Research Papers: Materials and Fabrication

Alloy 617 Creep–Fatigue Damage Evaluation Using Specimens With Strain Redistribution

[+] Author and Article Information
Yanli Wang

Oak Ridge National Laboratory,
1 Bethel Valley Road,
PO Box 2008, MS-6083,
Oak Ridge, TN 37831
e-mail: wangy3@ornl.gov

T.-L. Sham

Oak Ridge National Laboratory,
1 Bethel Valley Road,
PO Box 2008, MS-6155,
Oak Ridge, TN 37831
e-mail: shamt@ornl.gov

Robert I. Jetter

RI Jetter Consulting,
1106 Wildcat Canyon Road,
Pebble Beach, CA 93953
e-mail: bjetter@sbcglobal.net

1Corresponding author.

Contributed by the Pressure Vessel and Piping Division of ASME for publication in the JOURNAL OF PRESSURE VESSEL TECHNOLOGY. Manuscript received April 4, 2014; final manuscript received July 16, 2014; published online October 15, 2014. Assoc. Editor: David L. Rudland.

This manuscript has been coauthored by UT-Battelle, LLC, under Contract No. DE-AC05-00OR22725 with the U.S. Department of Energy. The United States Government retains and the publisher, by accepting the article for publication, acknowledges that the United States Government retains a nonexclusive, paid-up, irrevocable, worldwide license to publish or reproduce the published form of this manuscript, or allow others to do so, for United States Government purposes.

J. Pressure Vessel Technol 137(2), 021402 (Oct 15, 2014) (6 pages) Paper No: PVT-14-1057; doi: 10.1115/1.4028054 History: Received April 04, 2014; Revised July 16, 2014

The simplified model test (SMT) method is an alternate approach to determine the cyclic life at elevated temperature. It is based on the use of creep–fatigue hold time test data from test specimens with elastic follow-up conservatively designed to bound the response of general structural components. In this paper, the previously documented development of the SMT approach and applicable restrictions are reviewed; the design of the Alloy 617 SMT specimen, measurement issues and constraints are presented; initial test results and their application to a prototypic design curve are presented; and further testing and analysis for ASME code incorporation are discussed.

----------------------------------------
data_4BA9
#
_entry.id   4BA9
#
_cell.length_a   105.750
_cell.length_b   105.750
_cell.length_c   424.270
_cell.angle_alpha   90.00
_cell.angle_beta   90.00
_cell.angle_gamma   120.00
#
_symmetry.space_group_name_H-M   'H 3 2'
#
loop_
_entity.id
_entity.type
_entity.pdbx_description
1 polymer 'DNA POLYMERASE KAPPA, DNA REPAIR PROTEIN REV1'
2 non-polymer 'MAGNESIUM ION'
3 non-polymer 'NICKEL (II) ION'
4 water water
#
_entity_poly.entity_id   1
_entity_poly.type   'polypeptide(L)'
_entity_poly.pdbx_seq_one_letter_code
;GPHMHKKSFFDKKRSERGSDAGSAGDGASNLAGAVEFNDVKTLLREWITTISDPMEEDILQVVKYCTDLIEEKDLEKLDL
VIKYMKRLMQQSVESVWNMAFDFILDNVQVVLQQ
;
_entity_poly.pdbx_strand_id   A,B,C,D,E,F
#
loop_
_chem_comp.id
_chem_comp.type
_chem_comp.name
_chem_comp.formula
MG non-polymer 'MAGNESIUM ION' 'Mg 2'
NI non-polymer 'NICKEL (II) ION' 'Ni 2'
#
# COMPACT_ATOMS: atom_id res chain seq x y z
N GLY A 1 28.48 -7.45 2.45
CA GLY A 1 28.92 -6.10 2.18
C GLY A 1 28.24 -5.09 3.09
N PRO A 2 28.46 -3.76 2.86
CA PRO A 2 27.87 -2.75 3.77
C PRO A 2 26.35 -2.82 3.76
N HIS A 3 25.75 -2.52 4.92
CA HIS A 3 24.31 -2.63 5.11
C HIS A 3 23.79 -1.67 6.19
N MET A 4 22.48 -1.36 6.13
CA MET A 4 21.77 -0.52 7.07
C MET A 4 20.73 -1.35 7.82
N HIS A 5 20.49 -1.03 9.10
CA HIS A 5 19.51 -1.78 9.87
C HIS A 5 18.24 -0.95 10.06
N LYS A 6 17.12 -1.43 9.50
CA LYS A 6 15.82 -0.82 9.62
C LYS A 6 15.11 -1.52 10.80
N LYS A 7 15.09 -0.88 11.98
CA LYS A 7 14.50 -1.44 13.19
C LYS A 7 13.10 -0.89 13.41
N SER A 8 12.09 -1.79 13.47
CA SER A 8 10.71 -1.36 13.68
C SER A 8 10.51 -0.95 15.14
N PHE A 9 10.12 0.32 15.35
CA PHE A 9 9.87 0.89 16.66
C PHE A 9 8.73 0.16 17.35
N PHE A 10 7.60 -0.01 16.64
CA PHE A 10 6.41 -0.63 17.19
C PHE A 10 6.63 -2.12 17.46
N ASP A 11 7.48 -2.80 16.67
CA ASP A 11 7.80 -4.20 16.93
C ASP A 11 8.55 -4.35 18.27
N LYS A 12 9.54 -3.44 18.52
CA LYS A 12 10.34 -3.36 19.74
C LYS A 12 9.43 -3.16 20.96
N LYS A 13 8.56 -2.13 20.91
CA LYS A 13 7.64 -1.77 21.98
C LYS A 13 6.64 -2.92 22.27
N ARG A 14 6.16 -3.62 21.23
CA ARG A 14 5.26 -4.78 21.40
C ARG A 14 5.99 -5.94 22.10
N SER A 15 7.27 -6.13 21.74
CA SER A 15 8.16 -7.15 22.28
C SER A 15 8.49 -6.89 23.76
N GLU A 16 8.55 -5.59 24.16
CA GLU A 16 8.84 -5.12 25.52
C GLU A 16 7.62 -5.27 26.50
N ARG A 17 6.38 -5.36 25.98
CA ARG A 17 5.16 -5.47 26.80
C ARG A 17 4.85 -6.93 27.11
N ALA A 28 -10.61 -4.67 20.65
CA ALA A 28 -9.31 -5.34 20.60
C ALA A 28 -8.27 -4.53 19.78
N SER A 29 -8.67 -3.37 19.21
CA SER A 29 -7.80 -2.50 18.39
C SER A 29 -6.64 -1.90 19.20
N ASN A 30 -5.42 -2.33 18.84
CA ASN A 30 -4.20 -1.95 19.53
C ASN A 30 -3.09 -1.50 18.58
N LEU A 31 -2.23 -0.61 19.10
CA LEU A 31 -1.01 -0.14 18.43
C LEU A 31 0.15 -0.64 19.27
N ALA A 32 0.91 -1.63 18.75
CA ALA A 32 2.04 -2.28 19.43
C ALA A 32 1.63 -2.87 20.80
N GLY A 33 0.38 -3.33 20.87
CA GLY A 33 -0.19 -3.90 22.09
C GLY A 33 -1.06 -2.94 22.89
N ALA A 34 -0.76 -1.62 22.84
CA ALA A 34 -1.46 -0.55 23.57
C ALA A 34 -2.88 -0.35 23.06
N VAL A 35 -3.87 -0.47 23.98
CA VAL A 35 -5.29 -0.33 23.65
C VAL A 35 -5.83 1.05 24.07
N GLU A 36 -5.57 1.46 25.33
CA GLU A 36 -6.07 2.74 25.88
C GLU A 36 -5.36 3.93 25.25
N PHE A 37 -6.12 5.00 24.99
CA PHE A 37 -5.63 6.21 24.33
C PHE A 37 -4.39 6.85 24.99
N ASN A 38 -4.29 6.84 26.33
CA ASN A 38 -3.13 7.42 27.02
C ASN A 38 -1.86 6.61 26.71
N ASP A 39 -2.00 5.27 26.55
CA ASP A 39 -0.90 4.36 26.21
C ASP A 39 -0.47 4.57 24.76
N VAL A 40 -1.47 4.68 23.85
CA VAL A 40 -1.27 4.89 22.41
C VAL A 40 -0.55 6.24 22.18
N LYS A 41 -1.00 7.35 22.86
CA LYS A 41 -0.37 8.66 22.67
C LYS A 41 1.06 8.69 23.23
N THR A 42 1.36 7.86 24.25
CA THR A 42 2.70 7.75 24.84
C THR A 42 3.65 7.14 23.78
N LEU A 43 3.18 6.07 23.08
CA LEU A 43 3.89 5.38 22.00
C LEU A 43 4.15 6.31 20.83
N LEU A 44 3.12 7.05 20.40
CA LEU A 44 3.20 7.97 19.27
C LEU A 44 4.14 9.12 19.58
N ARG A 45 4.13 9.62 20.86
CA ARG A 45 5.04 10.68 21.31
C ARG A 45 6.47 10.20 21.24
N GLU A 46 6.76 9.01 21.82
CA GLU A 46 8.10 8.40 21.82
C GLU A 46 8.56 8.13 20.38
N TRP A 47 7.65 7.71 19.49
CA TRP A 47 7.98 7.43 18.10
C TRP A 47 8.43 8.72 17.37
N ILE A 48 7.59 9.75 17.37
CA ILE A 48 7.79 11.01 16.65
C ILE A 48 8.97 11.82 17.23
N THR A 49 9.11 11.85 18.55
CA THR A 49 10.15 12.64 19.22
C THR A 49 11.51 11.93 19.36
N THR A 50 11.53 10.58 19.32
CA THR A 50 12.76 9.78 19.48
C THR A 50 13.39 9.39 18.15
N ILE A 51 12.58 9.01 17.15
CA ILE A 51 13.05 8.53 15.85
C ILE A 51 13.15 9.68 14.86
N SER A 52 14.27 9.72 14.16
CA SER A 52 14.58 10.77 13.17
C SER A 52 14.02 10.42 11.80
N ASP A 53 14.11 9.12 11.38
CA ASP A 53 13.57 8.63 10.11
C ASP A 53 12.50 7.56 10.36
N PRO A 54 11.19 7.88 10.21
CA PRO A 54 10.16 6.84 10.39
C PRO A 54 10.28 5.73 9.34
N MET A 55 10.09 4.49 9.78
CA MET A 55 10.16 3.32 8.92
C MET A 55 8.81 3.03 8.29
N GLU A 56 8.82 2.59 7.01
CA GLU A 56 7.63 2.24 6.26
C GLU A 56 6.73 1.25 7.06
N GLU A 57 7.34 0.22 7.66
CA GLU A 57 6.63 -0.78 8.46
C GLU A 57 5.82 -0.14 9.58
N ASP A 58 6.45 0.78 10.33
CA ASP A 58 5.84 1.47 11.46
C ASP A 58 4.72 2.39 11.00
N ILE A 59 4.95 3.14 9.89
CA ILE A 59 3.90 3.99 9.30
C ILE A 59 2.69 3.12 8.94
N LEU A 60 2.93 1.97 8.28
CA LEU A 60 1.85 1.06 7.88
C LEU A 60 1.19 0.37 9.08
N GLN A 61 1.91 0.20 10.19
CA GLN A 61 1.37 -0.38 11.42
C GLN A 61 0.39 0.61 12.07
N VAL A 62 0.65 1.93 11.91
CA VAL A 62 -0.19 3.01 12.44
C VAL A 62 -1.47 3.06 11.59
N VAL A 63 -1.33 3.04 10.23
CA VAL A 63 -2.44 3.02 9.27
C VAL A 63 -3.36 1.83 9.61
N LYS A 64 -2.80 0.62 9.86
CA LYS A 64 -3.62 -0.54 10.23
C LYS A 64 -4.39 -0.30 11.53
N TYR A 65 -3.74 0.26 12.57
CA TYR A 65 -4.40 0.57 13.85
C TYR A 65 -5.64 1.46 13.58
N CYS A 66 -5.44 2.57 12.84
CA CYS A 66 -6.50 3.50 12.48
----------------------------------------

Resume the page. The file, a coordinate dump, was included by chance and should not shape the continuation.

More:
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Fig. 1

SMT methodology. (a) Shell structure with stress concentration and elastic follow-up, (b) design curve, and (c) hold time creep–fatigue test with elastic follow-up.

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Fig. 2

Elastic follow-up factor q as a function of area and length ratios

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Fig. 3

Dimensions of solid bar specimen (dimensions in mm)

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Fig. 4

Applied end-displacement profile for one cycle

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Fig. 5

Photograph of the failed specimen

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Fig. 6

Strain range history

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Fig. 7

Hysteresis loops for the first three cycles

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Fig. 8

Hysteresis loop for the 100th cycle

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Fig. 9

Maximum and minimum average stress history in neck region

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Fig. 10

Stress relaxation during the hold period for SMT neck region and standard creep–fatigue specimen in Ref. [9]

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Fig. 11

SMT design curve for Alloy 617 at 950 °C (illustrative)



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